Let me tell you a little story. My feet have always been kinda messed up and they got worse over time. Eventually I had bunions that hurt so much they hobbled me. So I went to an excellent orthopedics hospital and a very talented surgeon performed these elective surgeries on me.

            At no time did I whine, cry, lash out at the surgeon and staff in a paranoid frenzy, bitch, moan, wring my hands, etc. I was actually very grateful that I live in a time and place where this kind of surgery is available to restore me to full function. And I was thankful that I had the means to have it done, and a family to help me recover, and access to top-notch surgeons.

            Compare and contrast this to Funky’s insane response to his cornea surgery. I’ve had cornea surgery, too, btw. I got a local anesthetic and the ophthalmologist poked holes in my cornea. You know what? It wasn’t as fun as a day at the beach, but it wasn’t all that bad, for Christ’s sake! And it solved my problem and improved my life immeasurably!

            Sorry, I still get irritated thinking of Funky complaining so bitterly about health care he’s lucky to have access to and should be grateful for.

          • Gerard Plourde

            I think the confusion lies in the fact that the position Holly is taking is not how a knee walker scooter is actually used. As The Duck of Death stated, the user is actually standing upright when using the device, so that it’s really more like a rolling stand.

          • be ware of eve hill

            To Duck of Death

            I’ve heard of bunions, but never really knew what one was. I seem to have confused bunions with a foot corn. A Lapidus bunionectomy sounds awful. I hope you are pain free now.

          • be ware of eve hill

            To Gerard Plourde

            I would think the position Holly has taken in the third panel would lead to a tired back, as well as knee pain.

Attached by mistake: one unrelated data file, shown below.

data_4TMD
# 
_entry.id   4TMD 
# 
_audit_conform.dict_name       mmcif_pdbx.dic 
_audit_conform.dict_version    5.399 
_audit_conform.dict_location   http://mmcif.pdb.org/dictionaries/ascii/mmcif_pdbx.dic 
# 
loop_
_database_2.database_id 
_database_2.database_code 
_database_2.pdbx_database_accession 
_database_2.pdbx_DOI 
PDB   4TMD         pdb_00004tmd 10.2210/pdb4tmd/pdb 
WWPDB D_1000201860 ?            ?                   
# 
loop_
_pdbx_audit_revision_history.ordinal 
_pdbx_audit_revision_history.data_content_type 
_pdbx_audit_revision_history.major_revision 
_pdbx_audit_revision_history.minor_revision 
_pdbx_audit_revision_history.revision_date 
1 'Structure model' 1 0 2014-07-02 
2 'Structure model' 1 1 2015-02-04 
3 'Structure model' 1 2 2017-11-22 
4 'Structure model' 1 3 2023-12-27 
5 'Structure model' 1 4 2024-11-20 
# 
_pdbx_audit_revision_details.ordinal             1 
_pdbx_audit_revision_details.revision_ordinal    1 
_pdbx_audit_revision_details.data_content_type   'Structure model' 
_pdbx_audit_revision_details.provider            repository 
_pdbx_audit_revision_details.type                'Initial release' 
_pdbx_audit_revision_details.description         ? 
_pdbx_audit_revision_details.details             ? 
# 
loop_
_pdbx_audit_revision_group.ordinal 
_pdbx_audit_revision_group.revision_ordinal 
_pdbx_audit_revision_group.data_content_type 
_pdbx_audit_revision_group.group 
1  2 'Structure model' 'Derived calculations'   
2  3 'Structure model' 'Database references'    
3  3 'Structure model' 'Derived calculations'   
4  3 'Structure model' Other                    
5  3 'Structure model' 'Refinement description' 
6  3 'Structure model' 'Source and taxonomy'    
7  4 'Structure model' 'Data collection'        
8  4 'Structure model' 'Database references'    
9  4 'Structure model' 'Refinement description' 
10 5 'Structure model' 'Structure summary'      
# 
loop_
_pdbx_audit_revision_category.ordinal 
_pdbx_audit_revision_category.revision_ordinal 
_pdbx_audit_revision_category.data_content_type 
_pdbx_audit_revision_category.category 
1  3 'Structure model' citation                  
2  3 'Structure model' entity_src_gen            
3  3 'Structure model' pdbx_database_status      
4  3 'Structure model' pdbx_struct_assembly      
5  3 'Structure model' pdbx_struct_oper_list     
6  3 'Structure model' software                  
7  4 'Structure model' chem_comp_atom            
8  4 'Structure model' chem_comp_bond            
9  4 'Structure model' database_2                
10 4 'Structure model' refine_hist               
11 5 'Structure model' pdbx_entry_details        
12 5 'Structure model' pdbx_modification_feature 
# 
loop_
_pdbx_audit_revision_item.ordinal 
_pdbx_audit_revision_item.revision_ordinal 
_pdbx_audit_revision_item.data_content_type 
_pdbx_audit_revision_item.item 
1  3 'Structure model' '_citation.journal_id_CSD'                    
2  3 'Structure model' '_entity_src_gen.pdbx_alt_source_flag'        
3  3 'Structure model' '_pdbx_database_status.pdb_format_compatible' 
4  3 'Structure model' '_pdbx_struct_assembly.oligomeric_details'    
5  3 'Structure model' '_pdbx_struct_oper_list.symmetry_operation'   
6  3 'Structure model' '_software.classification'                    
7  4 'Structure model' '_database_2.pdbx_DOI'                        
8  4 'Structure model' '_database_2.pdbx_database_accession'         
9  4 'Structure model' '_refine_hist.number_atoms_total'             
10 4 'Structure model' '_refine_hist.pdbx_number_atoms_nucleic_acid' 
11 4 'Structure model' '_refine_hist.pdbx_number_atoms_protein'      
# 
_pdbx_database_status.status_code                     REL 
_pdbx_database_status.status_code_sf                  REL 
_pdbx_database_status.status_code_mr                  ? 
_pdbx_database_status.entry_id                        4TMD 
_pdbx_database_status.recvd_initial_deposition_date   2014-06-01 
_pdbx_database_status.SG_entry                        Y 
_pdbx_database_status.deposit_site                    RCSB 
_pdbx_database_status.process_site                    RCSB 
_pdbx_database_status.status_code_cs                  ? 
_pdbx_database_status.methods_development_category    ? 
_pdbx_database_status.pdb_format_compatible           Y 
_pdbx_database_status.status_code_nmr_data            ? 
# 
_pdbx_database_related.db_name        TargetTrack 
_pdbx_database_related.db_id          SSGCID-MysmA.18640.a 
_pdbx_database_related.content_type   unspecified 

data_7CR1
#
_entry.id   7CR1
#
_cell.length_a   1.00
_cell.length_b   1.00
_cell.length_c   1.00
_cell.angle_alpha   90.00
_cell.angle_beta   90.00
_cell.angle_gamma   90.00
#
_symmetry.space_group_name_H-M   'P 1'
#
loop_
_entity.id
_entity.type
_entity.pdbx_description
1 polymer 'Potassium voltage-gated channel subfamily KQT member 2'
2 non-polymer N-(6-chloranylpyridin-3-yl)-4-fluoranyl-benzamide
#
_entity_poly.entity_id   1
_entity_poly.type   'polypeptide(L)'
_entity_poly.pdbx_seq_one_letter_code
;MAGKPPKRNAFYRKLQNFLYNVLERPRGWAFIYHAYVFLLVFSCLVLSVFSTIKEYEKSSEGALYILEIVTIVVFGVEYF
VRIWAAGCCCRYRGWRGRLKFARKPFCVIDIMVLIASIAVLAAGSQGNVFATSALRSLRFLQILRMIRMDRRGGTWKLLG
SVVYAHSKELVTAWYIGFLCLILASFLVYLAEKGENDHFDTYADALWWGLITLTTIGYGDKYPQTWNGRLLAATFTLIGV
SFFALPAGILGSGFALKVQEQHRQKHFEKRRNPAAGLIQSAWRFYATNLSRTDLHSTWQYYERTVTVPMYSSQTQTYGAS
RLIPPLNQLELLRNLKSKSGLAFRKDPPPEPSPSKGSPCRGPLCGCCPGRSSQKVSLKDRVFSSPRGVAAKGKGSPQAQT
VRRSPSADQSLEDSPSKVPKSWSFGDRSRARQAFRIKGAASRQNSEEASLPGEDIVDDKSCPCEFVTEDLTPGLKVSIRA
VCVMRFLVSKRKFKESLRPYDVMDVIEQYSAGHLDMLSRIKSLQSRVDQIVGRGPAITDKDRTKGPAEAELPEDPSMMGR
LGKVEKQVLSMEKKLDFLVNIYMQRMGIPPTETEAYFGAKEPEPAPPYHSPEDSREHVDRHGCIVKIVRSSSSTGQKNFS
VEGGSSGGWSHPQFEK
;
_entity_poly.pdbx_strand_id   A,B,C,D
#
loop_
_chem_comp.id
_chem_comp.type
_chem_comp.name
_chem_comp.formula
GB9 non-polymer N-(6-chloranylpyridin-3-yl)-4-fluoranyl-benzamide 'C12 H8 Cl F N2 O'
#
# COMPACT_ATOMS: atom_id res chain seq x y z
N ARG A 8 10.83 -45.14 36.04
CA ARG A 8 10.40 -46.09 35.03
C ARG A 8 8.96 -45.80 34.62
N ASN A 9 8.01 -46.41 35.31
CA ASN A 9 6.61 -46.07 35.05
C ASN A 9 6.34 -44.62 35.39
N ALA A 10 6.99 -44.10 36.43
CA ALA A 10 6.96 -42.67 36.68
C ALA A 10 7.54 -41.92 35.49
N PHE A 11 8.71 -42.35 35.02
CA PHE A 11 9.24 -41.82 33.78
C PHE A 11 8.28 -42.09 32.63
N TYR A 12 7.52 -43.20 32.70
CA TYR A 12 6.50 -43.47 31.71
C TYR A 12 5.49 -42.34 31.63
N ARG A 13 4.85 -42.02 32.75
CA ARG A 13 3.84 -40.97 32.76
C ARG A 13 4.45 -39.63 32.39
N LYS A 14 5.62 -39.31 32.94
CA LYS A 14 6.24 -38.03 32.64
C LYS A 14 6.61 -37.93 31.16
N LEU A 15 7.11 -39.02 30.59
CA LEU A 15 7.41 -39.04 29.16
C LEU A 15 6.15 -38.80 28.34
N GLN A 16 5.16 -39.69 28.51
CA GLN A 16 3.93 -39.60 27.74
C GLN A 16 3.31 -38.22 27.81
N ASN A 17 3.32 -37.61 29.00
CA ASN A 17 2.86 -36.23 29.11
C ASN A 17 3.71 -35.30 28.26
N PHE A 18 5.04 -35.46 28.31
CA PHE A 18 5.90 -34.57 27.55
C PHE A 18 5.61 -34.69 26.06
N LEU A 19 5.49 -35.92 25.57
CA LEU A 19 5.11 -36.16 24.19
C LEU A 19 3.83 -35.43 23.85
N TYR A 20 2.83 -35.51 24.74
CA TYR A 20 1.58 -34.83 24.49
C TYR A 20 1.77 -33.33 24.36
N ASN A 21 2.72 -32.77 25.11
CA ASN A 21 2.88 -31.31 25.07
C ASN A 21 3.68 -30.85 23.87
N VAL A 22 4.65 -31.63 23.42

When I was in high school, a student had an accident with her horse and broke her leg. She sat in a wheelchair with her leg elevated on a small platform. Her leg pointed straight out and resembled a battering ram. Oddly enough, she used the broken leg to push open doors. Not the best idea one would think.

  13. Maxine of Arc

    I spent last week at the beach without internet. I see I have not missed a damn thing.

  14. Perfect Tommy

    Sheepishly, I must report that TB has used this phrase before. It was in a Crankshaft some years ago. It was the first day of school and he yelled it out from the bus before his first run of the year. The dross that lodges in your brain.

    • Epicus Doomus

      If it was ever used in a comic strip before it just HAD to be “Crankshaft”. Or maybe “Peanuts” in one of Snoopy’s Sopwith Camel gags.

  15. It should have been rocket-powered. Then Les could take his old hall-monitor’s machine gun out of mothballs for some epic target shooting.

  16. Gg83

    I know the phrase from the movie Chicken Run (from the same folks who brought us Wallace and Gromit). Spoilers for a 21-year-old film…

    The chickens, in their attempts to escape the farm in which they’re imprisoned, make a plane out of whatever junk they can scrounge up. When the pilot shouts “Chocks away!” some of the other chickens pull away the triangular blocks in front of the wheels. It’s also a great and subtle visual pun, as the chocks are Toblerone-style CHOColate bars (called Tasty-Choc).

    (It’s actually only my second-favorite visual pun in the film. My favorite is when Rocky is just barely too late to stop Ginger from falling down the metal channel into the pie-making machine and he says… well, I won’t spoil it here. My point is that I certainly don’t hate puns and cheesy jokes, but I do want them to be *good*. Ahem.)

  17. Charles

    Why does Funky look as he does in panel 2? He has this weird look of befuddled bemusement, as if he doesn’t understand what Holly’s doing at all or why she’d be doing it. It’s not him being startled, or amused. He doesn’t appear concerned that Holly might hurt herself by assholing around. There’s no reaction to suggest any kind of joke. He looks as if “fun” is a foreign concept to him.

    …I know.